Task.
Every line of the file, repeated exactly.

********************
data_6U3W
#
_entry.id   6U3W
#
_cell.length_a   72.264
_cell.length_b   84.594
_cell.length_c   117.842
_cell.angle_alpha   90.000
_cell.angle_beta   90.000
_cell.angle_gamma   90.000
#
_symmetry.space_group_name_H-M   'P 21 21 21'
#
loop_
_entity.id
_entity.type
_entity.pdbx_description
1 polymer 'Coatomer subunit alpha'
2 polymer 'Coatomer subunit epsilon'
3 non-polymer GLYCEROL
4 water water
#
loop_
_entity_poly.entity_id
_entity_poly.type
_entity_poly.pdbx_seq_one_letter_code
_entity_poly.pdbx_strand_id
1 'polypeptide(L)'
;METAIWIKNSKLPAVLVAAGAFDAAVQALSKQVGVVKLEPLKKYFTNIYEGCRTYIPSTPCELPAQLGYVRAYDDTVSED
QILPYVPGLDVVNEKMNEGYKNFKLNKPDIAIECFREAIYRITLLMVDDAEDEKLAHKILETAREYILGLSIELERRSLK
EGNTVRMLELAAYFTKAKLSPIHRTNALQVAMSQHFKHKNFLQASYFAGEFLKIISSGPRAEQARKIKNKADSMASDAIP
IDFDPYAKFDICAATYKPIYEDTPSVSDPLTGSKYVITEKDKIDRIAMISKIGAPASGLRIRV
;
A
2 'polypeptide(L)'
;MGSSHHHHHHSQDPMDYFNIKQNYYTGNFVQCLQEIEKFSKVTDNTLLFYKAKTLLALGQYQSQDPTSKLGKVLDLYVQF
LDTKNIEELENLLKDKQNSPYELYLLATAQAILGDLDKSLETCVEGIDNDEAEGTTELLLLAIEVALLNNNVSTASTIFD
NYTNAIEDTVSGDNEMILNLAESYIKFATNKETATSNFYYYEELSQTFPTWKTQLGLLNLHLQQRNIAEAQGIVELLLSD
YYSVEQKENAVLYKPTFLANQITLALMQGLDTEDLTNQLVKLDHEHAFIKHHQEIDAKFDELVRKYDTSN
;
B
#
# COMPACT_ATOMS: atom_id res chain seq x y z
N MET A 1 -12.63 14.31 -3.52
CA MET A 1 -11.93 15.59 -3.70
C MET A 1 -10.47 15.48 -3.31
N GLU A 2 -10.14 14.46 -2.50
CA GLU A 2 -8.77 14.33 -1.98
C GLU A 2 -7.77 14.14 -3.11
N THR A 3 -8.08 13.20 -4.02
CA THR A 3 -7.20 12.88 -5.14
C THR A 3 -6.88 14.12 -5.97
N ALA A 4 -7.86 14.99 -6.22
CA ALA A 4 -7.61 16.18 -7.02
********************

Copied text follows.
data_6U3W
#
_entry.id   6U3W
#
_cell.length_a   72.264
_cell.length_b   84.594
_cell.length_c   117.842
_cell.angle_alpha   90.000
_cell.angle_beta   90.000
_cell.angle_gamma   90.000
#
_symmetry.space_group_name_H-M   'P 21 21 21'
#
loop_
_entity.id
_entity.type
_entity.pdbx_description
1 polymer 'Coatomer subunit alpha'
2 polymer 'Coatomer subunit epsilon'
3 non-polymer GLYCEROL
4 water water
#
loop_
_entity_poly.entity_id
_entity_poly.type
_entity_poly.pdbx_seq_one_letter_code
_entity_poly.pdbx_strand_id
1 'polypeptide(L)'
;METAIWIKNSKLPAVLVAAGAFDAAVQALSKQVGVVKLEPLKKYFTNIYEGCRTYIPSTPCELPAQLGYVRAYDDTVSED
QILPYVPGLDVVNEKMNEGYKNFKLNKPDIAIECFREAIYRITLLMVDDAEDEKLAHKILETAREYILGLSIELERRSLK
EGNTVRMLELAAYFTKAKLSPIHRTNALQVAMSQHFKHKNFLQASYFAGEFLKIISSGPRAEQARKIKNKADSMASDAIP
IDFDPYAKFDICAATYKPIYEDTPSVSDPLTGSKYVITEKDKIDRIAMISKIGAPASGLRIRV
;
A
2 'polypeptide(L)'
;MGSSHHHHHHSQDPMDYFNIKQNYYTGNFVQCLQEIEKFSKVTDNTLLFYKAKTLLALGQYQSQDPTSKLGKVLDLYVQF
LDTKNIEELENLLKDKQNSPYELYLLATAQAILGDLDKSLETCVEGIDNDEAEGTTELLLLAIEVALLNNNVSTASTIFD
NYTNAIEDTVSGDNEMILNLAESYIKFATNKETATSNFYYYEELSQTFPTWKTQLGLLNLHLQQRNIAEAQGIVELLLSD
YYSVEQKENAVLYKPTFLANQITLALMQGLDTEDLTNQLVKLDHEHAFIKHHQEIDAKFDELVRKYDTSN
;
B
#
# COMPACT_ATOMS: atom_id res chain seq x y z
N MET A 1 -12.63 14.31 -3.52
CA MET A 1 -11.93 15.59 -3.70
C MET A 1 -10.47 15.48 -3.31
N GLU A 2 -10.14 14.46 -2.50
CA GLU A 2 -8.77 14.33 -1.98
C GLU A 2 -7.77 14.14 -3.11
N THR A 3 -8.08 13.20 -4.02
CA THR A 3 -7.20 12.88 -5.14
C THR A 3 -6.88 14.12 -5.97
N ALA A 4 -7.86 14.99 -6.22
CA ALA A 4 -7.61 16.18 -7.02